Our touted “brave new world” does on some good days still strike me as truly brave. It always has, and I hope it always will. Living where I do I seem able to find bravery, or some decent allegory for it, without too much effort, almost anytime I need to. There is abundant courage out here in the outback — not in me personally, I hasten to add – but among the finned and feathered and furry and leafy ones. In that realm perhaps it should be called something else, but bravery is such a great word. And there is no shortage of it, or something akin to it, out amongst the critters.

When it comes to humanity, though, the bravery I can discern these days is mostly on the personal level. I take inspiration from brave people doing brave things as they live their lives, get through their days, and play the cards they’ve been dealt as best they can. On a level of society and empire and civilization, though, it is cowardice that has carried the decade. We dither and forestall, postpone and deny, prevaricate and hedge. We spend too much time and energy and verbosity splitting ourselves up and building walls and looking backward, obsequious and apologetic, nasty and arrogant, when we could be picking ourselves up, dusting ourselves off, shaking hands and peeling off our insignia and labels, and looking forward. Has it always been thus? Not sure, can’t say, wasn’t there.

It’s been a long decade, these twenty-tens. Longer even, in many ways, than the ominous opening stanza of the millenium that got underway almost as soon as the celebratory fireworks had stopped sparkling across the sky. And now it’s farewell to the teens, and bring on the twenty-twenties. (Would it be too corny to ask whether our collective human vision might improve to 20-20 in the twenty-twenties? Yep. It would be corny, and naïve to boot.)

Enough of this. I am not a very good pundit, and this monthly post from McLeod Bay is not written as some sort of half-baked opinion piece, so I will now push the tiller hard over and steer away from that tack.


As I move through my days, up and down, weary and energized, inspired and not, living this odd life out here on this burned-over shoreline in a remarkably uncrowded corner of this seriously overcrowded planet, it is not only the examples of courage that I look to for my inspiration, but examples of utter mystery. Awash in so much confident information, booming cocksure and certain from every quarter, over the radio and across the screen and the page, it is the unknowns, the utterly un-know-ables, that fire my imagination.

There is still plenty of downright mystery in the world. Ask any honest (preferably an older and lifelong) scientist. Ask anyone who has pulled their head out of their tiny little world of easy answers and explanations, and stood for a quiet moment looking up, or out, or in. There are still plenty of things happening around us for which we have absolutely no explanation. Mysteries.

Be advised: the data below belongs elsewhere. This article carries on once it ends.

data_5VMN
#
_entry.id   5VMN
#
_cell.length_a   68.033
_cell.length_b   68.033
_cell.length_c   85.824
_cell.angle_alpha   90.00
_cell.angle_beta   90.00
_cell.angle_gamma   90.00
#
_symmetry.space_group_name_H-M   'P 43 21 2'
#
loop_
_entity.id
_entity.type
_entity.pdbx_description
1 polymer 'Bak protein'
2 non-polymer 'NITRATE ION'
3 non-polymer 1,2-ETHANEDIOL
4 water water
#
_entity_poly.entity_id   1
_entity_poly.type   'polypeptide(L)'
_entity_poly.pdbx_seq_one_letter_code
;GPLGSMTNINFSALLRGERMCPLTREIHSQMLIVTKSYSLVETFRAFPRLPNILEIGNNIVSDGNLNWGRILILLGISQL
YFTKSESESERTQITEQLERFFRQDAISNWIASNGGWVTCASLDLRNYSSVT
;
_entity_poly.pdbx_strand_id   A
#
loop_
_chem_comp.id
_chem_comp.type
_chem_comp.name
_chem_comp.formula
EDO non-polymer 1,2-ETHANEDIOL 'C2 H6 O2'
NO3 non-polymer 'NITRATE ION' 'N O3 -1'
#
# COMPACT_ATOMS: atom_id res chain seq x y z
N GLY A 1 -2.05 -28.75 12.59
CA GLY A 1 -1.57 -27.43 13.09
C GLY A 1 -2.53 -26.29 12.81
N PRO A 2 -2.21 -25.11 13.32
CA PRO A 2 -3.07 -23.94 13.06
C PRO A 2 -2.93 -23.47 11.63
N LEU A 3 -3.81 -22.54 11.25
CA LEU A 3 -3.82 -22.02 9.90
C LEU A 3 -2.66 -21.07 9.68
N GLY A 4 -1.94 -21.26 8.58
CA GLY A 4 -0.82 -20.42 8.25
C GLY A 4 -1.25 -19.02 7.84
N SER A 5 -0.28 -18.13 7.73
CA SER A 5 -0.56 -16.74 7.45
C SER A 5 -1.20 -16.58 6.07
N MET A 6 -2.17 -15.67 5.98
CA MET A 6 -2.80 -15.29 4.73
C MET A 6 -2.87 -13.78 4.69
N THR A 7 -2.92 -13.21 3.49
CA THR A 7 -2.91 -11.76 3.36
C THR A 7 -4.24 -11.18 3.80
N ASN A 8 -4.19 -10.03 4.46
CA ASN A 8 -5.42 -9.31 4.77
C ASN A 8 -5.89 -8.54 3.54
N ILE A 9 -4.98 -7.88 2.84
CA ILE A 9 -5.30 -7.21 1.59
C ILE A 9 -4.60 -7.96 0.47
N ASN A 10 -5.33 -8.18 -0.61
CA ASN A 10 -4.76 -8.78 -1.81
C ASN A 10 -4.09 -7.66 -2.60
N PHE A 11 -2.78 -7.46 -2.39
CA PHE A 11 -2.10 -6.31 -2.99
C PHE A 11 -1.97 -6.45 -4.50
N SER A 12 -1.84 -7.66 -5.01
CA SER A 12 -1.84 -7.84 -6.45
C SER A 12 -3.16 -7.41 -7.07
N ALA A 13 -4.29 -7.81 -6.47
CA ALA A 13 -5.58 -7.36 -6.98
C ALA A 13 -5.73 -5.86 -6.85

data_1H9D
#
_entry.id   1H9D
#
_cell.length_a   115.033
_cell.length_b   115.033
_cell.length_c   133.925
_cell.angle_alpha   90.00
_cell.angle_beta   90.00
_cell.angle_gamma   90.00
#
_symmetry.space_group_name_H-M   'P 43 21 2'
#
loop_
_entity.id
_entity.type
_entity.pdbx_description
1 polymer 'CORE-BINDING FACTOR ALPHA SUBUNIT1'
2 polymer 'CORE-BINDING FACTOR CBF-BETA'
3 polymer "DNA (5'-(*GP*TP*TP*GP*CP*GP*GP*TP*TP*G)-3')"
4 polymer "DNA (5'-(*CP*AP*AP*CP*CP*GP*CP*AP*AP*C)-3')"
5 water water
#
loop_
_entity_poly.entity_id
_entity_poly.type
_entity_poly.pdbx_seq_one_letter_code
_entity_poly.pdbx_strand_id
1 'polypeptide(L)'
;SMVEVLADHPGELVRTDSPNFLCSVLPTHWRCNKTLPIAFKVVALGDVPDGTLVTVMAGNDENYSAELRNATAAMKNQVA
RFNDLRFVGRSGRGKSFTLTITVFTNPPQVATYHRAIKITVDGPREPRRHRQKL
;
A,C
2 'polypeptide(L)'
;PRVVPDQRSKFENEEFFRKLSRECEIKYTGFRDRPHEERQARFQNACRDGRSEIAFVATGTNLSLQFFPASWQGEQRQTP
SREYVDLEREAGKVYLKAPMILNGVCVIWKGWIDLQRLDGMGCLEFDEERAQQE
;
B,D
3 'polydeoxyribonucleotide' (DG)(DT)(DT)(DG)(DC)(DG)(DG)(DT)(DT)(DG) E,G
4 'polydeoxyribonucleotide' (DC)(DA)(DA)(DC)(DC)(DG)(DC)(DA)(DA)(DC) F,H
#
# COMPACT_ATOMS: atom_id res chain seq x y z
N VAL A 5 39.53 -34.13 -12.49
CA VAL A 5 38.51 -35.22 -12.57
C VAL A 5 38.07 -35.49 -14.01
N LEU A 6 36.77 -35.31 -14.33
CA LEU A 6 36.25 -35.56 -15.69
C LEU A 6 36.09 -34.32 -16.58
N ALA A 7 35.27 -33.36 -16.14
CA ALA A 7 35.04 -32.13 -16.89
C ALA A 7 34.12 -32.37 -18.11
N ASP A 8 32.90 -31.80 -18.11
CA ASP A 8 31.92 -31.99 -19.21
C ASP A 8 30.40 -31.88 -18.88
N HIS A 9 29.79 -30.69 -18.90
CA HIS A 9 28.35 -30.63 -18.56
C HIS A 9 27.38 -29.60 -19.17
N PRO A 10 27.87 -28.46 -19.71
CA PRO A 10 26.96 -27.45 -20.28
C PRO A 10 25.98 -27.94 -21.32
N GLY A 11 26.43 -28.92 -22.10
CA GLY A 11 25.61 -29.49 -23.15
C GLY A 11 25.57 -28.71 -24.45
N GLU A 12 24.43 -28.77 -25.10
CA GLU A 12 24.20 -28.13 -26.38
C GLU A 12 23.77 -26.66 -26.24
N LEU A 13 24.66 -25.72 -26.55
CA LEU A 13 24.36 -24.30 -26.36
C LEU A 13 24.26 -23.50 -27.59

On this Solstice I am taking solace in my personal list of mysteries from this past decade. Including these, listed below – the “short list” in the final draw.


  • Who cut that straight line of blazes back through the woods west of the river, forty or fifty years ago? And who left that birchbark canoe in Yearling Bay, and who abandoned the ancient double-barrel percussion cap rifle we once found on the north Twin Island, its one hammer still pulled back, the other down?
  • What was the enormous force or pressure or wave that lifted from below and shattered a solid half-acre of shorefast ice, over in Gyrfalcon Cove on the tenth of December 2016? Whatever it was, that force peeled a couple of dozen two-ton blocks of twenty-inch-thick ice right up off the clay bottom and scattered and flipped them like huge cold dice, and it did this in five or six other places up and down the shore of a completely frozen McLeod Bay, all at once.
  • When will the caribou commence their natural resurgence, swing through this downturn like the earth swings through its solstices, and start increasing again as the Porcupine herd has done, and as caribou have done again and again over these past tens of thousands of years? Or will they? (They will. I saw some things this autumn, flying alone up north, and that is all I am going to say about that.)
  • Where did a rufous hummingbird (Selasphorus rufus) come from, in August of 2017, to hover and buzz in front of a bright yellow life-vest that was hung to dry in the morning sun on the south wall of the workshop? Where did it go when it departed from here, a solid 450 miles from the nearest limit of even its “rare” range, a tiny beautiful whirring vision of color and delicacy three feet from my face. And while we’re at it, where will the twenty-year southward march of these ever-increasing muskox herds, now happily at home clear down into the jackpine and aspen forest a hundred miles south of treeline, come to its limit?